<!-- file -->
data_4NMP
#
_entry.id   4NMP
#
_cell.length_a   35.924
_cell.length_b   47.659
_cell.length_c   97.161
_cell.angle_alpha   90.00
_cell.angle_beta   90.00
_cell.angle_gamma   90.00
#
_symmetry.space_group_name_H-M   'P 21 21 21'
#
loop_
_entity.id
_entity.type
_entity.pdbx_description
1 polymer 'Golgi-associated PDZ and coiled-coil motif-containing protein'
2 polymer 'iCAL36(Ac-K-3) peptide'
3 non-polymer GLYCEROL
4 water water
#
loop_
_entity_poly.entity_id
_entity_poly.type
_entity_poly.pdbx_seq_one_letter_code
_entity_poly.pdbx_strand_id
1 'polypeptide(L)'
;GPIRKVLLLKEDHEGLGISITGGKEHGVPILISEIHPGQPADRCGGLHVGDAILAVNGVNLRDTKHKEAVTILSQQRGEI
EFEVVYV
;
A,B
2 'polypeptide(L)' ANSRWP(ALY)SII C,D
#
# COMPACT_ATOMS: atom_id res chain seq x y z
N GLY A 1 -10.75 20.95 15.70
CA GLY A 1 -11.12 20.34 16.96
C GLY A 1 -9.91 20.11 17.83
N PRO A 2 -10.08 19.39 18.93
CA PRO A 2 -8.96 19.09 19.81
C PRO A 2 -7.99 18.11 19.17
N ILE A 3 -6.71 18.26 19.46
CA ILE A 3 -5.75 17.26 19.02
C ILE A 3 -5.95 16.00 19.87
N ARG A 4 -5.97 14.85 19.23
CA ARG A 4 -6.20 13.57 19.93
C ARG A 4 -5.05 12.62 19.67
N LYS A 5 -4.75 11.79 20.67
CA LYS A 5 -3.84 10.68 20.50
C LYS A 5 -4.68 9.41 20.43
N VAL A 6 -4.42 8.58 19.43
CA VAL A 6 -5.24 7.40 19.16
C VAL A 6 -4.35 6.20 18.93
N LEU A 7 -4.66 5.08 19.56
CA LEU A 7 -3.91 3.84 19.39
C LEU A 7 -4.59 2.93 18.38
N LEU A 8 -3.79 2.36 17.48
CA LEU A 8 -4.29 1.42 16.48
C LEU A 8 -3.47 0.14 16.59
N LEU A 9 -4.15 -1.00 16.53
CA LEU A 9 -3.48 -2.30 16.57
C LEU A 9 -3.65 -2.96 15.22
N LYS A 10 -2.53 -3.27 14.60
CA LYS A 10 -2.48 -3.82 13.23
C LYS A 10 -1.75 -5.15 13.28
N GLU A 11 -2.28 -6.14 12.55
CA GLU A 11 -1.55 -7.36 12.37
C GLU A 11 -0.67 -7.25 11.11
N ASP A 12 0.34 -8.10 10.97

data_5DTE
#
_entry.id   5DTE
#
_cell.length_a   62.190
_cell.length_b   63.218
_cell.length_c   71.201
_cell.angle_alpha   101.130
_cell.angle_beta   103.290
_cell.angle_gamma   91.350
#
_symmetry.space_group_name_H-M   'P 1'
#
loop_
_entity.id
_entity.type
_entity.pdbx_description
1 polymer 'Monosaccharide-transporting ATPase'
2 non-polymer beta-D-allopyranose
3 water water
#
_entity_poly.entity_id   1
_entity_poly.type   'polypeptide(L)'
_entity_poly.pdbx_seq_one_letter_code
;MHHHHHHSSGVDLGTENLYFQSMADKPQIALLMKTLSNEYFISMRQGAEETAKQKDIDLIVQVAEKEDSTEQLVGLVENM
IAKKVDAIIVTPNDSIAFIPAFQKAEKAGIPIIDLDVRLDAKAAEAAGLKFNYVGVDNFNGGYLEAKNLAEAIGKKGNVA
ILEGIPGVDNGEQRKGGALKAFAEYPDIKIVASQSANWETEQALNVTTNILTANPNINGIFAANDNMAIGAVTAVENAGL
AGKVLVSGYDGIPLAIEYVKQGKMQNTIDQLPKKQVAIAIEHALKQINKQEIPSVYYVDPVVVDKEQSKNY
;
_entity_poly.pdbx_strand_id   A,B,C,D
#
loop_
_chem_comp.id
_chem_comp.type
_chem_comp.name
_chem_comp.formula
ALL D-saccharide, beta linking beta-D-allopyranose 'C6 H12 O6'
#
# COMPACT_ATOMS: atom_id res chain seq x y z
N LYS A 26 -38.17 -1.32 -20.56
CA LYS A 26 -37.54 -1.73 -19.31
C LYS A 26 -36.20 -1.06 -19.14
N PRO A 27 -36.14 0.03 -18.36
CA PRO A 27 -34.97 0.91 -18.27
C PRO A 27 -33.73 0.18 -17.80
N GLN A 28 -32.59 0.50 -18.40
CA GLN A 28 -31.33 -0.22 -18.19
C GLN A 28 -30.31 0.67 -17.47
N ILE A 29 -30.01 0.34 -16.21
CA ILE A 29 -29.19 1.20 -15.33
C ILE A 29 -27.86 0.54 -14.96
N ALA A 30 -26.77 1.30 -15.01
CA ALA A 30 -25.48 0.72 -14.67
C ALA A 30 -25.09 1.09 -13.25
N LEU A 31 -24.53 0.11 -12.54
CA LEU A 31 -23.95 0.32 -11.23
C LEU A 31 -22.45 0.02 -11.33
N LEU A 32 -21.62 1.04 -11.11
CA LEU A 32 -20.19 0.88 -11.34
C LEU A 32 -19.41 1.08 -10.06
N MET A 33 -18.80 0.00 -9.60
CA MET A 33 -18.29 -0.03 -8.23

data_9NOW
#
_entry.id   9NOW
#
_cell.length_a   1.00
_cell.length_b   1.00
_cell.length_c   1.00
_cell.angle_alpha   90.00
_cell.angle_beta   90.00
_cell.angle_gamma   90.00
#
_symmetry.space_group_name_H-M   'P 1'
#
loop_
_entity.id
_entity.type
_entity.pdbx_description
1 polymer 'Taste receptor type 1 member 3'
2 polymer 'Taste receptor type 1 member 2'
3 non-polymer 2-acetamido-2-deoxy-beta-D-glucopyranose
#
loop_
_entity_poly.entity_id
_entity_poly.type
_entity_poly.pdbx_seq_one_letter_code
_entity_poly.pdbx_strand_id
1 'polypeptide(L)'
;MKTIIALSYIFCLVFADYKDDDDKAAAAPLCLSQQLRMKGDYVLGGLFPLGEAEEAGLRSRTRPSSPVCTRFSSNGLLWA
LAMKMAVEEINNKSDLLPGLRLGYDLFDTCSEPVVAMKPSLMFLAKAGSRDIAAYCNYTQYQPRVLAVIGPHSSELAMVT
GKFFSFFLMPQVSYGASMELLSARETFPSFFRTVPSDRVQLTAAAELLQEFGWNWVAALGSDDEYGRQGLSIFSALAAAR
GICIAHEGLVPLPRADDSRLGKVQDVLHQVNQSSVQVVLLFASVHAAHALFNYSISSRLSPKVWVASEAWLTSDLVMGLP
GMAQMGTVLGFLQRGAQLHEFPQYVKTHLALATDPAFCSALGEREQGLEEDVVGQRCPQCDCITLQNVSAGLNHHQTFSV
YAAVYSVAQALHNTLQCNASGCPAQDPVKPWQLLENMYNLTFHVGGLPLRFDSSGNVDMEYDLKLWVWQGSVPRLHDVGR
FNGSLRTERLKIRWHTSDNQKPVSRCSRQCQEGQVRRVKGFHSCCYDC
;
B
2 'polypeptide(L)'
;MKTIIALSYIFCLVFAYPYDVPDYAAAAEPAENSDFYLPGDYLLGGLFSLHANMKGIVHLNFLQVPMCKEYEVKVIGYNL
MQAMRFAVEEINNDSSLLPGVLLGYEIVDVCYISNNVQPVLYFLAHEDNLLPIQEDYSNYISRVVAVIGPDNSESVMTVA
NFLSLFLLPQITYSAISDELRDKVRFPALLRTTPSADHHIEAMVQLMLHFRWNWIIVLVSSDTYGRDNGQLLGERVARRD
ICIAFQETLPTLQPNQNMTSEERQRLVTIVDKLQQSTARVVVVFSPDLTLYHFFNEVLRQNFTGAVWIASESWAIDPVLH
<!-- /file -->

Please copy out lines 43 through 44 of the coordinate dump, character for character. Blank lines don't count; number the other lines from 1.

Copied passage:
CA ILE A 3 -5.75 17.26 19.02
C ILE A 3 -5.95 16.00 19.87